Germany, France in push for 'fiscal union' to save euro
German Chancellor Angela Merkel kicked off a crunch week of talks on saving the euro by laying out a vision Friday for "fiscal union" in Europe, ahead of a pivotal summit of EU leaders.
A day after French President Nicolas Sarkozy said Europe needed to be "refounded" in response to a crisis threatening the European Union's very existence, Merkel insisted that progress had been made.
And she left no doubt over the enormity of what awaits European heads of state at their meeting next Friday in Brussels, insisting: "The future of the euro is indivisibly linked to the unification of Europe."
In a keenly awaited speech to the German parliament, Merkel said Europe was "on the verge" of creating a "stability union" for the 17-nation eurozone, with greater budgetary discipline and checks.
"Anyone who had said a few months ago that we, at the end of 2011, would be taking very serious and concrete steps toward a European stability union, a European fiscal union, toward introducing (budgetary) intervention in Europe would have been considered crazy," she said.
Merkel said she would be holding talks with "almost everyone" in the run-up to the summit that many commentators have dubbed the last chance to save the single currency introduced with such euphoria a decade ago.
And she confirmed she would head for Paris for talks with Sarkozy on Monday to thrash out a joint Franco-German position on changing the EU founding texts ahead of the summit.
Highlighting the challenges facing Europe's leaders, unemployment in crisis-hit Spain hit a 15-year high.
Nevertheless, European stock markets rallied at the open, following Asian gains, with traders still in a bullish mood in the wake of joint central bank action Wednesday to ease tensions in the global financial system.
The euro rose and tensions on the European bond markets eased significantly.
Markets also cheered a sharp drop in US unemployment to its lowest level since March 2009, down to 8.6 percent in November from 9.0 percent the prior month.
But despite a sense of optimism, one analyst warned of the dangers of failure.
"The main players are in overdrive to come up with a comprehensive strategy to address the long-term issues," said Juergen Michels from Citibank.
"Market pressure is growing, and the risk of another half-baked deal would likely be more detrimental for confidence, which would have a negative impact on economic activity."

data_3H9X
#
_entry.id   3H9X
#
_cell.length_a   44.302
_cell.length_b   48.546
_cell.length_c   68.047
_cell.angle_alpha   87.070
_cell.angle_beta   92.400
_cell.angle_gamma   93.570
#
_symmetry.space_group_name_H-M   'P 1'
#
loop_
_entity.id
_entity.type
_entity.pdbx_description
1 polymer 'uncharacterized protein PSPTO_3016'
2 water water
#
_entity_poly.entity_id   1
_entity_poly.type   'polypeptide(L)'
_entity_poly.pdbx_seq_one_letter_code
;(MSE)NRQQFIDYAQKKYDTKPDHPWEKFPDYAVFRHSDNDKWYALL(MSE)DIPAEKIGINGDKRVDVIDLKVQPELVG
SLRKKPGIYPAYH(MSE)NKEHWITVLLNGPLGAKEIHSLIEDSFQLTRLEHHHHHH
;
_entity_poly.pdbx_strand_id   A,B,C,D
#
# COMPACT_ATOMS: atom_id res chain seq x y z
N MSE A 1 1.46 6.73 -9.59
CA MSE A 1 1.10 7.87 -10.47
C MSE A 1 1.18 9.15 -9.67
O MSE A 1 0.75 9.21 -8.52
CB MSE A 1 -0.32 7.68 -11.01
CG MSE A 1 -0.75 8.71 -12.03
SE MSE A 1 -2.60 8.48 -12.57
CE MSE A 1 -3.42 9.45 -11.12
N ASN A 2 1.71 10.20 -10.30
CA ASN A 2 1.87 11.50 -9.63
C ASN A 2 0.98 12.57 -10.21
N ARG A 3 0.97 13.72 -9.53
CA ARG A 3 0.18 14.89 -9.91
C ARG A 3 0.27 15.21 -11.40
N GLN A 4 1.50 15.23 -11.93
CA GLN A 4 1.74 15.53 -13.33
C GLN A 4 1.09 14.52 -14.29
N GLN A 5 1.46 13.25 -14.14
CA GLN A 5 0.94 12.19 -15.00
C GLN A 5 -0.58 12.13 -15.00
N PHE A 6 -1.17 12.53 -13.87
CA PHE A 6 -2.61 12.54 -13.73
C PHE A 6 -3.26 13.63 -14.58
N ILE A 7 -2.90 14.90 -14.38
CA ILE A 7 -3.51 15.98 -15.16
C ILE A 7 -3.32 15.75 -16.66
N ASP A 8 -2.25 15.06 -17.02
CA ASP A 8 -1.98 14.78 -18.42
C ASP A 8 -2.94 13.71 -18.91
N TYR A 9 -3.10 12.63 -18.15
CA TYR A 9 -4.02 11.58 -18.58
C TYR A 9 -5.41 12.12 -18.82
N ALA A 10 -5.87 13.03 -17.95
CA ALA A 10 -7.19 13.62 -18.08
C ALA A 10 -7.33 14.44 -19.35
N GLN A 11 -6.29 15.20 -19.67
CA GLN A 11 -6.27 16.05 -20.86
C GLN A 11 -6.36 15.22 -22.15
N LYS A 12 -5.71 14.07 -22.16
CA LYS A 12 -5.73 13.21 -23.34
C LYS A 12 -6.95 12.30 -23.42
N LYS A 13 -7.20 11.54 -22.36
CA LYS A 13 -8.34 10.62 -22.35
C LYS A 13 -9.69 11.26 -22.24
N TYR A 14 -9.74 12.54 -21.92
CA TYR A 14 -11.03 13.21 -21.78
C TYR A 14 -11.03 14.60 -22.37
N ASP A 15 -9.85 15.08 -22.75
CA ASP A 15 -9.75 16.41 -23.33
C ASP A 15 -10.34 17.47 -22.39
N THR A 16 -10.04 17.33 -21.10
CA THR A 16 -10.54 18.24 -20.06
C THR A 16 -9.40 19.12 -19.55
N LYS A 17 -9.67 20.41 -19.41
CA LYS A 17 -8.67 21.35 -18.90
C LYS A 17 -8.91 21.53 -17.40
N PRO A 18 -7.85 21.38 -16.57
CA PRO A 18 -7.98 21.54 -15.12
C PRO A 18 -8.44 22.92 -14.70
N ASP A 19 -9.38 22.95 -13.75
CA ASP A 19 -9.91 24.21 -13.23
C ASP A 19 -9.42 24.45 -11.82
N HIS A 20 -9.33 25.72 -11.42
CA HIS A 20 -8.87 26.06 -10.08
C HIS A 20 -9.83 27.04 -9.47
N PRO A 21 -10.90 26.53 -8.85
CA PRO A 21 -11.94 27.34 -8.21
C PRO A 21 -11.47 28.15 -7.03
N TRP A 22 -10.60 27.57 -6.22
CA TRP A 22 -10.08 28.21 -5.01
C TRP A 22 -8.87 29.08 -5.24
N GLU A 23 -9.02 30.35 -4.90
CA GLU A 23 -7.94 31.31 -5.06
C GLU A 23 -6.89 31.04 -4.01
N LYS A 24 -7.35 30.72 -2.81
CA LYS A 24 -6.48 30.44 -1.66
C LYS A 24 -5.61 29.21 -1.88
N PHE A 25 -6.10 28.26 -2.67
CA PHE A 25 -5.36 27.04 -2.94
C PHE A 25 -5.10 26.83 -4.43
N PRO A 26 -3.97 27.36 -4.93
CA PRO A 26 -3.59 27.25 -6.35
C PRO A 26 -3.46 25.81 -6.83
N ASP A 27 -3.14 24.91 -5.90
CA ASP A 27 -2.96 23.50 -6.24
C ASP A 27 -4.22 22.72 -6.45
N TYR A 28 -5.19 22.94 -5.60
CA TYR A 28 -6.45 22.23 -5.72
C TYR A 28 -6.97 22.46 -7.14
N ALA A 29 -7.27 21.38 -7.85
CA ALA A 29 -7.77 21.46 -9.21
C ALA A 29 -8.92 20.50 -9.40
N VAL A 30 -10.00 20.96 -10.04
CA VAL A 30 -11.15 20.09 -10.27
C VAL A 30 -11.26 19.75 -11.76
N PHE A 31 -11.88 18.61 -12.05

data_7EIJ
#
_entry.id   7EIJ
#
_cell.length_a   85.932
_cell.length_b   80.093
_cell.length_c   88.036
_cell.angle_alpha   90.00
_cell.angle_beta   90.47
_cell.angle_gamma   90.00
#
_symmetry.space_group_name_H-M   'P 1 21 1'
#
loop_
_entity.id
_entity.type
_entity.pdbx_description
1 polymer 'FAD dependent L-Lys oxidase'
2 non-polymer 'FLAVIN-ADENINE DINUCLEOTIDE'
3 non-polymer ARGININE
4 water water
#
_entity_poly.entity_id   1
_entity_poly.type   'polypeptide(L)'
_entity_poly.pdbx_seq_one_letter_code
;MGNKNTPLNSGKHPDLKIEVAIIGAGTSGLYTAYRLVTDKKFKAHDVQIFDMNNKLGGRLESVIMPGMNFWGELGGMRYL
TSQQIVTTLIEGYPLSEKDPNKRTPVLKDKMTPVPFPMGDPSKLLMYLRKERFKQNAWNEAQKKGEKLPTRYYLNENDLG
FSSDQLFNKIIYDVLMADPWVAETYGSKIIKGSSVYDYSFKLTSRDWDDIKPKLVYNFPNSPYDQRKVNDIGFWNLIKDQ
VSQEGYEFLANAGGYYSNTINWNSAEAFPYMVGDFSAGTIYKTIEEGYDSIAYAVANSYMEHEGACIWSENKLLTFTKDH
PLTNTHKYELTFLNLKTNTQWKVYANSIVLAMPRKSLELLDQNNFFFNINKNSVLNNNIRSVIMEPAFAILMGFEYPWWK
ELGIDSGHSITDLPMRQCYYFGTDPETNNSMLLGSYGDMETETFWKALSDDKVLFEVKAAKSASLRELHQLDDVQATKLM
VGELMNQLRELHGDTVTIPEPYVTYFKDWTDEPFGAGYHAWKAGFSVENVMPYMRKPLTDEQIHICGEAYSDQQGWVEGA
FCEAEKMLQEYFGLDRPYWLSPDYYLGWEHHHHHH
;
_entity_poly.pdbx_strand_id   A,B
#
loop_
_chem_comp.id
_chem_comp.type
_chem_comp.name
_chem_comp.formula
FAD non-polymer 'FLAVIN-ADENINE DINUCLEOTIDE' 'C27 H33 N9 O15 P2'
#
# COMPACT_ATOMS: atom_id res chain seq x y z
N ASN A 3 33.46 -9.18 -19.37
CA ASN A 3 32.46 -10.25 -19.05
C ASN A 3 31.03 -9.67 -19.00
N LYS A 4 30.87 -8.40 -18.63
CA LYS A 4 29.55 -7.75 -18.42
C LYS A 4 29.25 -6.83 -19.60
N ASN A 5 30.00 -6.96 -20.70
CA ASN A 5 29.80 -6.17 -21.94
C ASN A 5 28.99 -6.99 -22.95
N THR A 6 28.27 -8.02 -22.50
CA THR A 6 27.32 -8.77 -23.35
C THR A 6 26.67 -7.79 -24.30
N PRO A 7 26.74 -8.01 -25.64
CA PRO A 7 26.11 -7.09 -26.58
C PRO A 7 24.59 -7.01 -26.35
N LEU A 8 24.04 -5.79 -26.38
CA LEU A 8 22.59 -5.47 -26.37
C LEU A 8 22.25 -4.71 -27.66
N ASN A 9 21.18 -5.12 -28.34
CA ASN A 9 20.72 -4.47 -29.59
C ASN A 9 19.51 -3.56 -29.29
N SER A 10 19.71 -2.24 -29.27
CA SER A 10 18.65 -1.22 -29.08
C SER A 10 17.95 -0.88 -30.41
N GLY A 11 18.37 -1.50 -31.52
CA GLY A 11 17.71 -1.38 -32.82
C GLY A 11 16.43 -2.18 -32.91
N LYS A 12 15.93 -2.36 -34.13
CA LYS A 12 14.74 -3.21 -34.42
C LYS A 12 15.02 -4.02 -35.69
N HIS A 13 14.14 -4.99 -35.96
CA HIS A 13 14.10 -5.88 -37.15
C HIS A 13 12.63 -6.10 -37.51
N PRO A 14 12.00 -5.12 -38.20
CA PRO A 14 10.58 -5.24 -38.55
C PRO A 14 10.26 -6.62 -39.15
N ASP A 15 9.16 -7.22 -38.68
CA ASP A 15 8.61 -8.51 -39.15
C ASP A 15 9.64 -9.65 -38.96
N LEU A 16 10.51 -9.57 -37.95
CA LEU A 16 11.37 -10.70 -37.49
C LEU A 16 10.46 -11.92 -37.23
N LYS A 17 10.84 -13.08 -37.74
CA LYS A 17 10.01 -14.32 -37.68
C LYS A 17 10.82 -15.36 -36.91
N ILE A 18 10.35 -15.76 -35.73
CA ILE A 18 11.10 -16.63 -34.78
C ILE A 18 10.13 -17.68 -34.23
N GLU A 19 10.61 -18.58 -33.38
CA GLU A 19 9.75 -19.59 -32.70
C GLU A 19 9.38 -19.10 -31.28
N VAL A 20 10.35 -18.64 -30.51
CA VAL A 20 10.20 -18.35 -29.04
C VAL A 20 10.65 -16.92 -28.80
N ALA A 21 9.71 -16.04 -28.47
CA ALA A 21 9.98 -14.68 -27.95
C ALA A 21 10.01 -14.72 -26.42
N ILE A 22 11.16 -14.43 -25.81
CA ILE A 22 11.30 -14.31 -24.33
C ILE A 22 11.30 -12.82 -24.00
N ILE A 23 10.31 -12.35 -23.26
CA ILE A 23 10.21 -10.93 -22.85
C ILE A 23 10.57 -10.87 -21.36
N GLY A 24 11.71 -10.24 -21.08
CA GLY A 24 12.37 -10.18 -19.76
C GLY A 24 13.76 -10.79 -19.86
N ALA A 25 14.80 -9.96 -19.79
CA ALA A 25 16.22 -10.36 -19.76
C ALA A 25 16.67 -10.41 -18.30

In a joint news conference later Friday, Merkel and Austrian Chancellor Werner Faymann both insisted that the treaty changes under consideration would not require a referendum.
Meanwhile, Sarkozy was due to brief reporters after a meeting with British Prime Minister David Cameron.
In a landmark speech Thursday, the French president warned the developed world was entering a "new economic cycle" dominated by debt reduction, heralding tough times ahead for jobs and business.
"We must confront with total solidarity those who doubt the stability of the euro and speculate on its break-up," he declared.
For her part, Merkel said she was heading to Brussels "with the aim of changing the EU treaty" to push through her goals. "Rules must be respected. Respect for them must be supervised. Their violation must have consequences."
And she warned the eurozone would go it alone if no agreement could be struck on EU treaty change, while stressing the euro club was open to all.
"There is no alternative to changing the European treaties or -- this would be the second-best option -- to creating a new treaty within the eurogroup," she said, referring to the 17 members of the euro club.
Many European partners want to see more decisive action by the European Central Bank, stepping in to buy up the bonds of distressed eurozone nations and effectively acting as the lender of last resort as in Britain or the United States.
A front-page story in Friday's Sueddeutsche Zeitung suggested Merkel might be softening her position on the ECB's role in return for stricter fiscal discipline.
"A concrete plan for treaty change, ECB intervention and then eurobonds -- that's the script for the euro endgame and the scenario which the federal government is working towards," wrote the Die Zeit weekly.
Merkel dismissed this in her speech, stressing the ECB's independence and insisting: "The mandate of the ECB is different to that of the United States Fed or of the Bank of England," referring to the Federal Reserve Bank.
"It is written clearly in the treaties: the mandate is to guarantee price stability and that is exactly what the ECB is doing and ... I am completely convinced of that," the chancellor said.
She also reiterated that eurobonds, a pooling of the debt of eurozone nations, was not the solution, saying anyone who believed that to be the case "had not understood the nature of the crisis."
Germany, Europe's top economy, believes that eurobonds and any compromise of ECB independence would lead to inflation, which the central bank was set up to prevent.
Merkel pulled no punches as Europe heads into a week likely to define it for years to come.
"Europe is in its most difficult existential test. As chancellor, I am going to do everything ... to ensure that Europe comes stronger out of this test than when it went in," she told MPs.
"Despite all the turbulence we have seen in recent times, the euro has proved itself. It is stable ... the euro is much more than just a currency," she added.
© 2011 AFP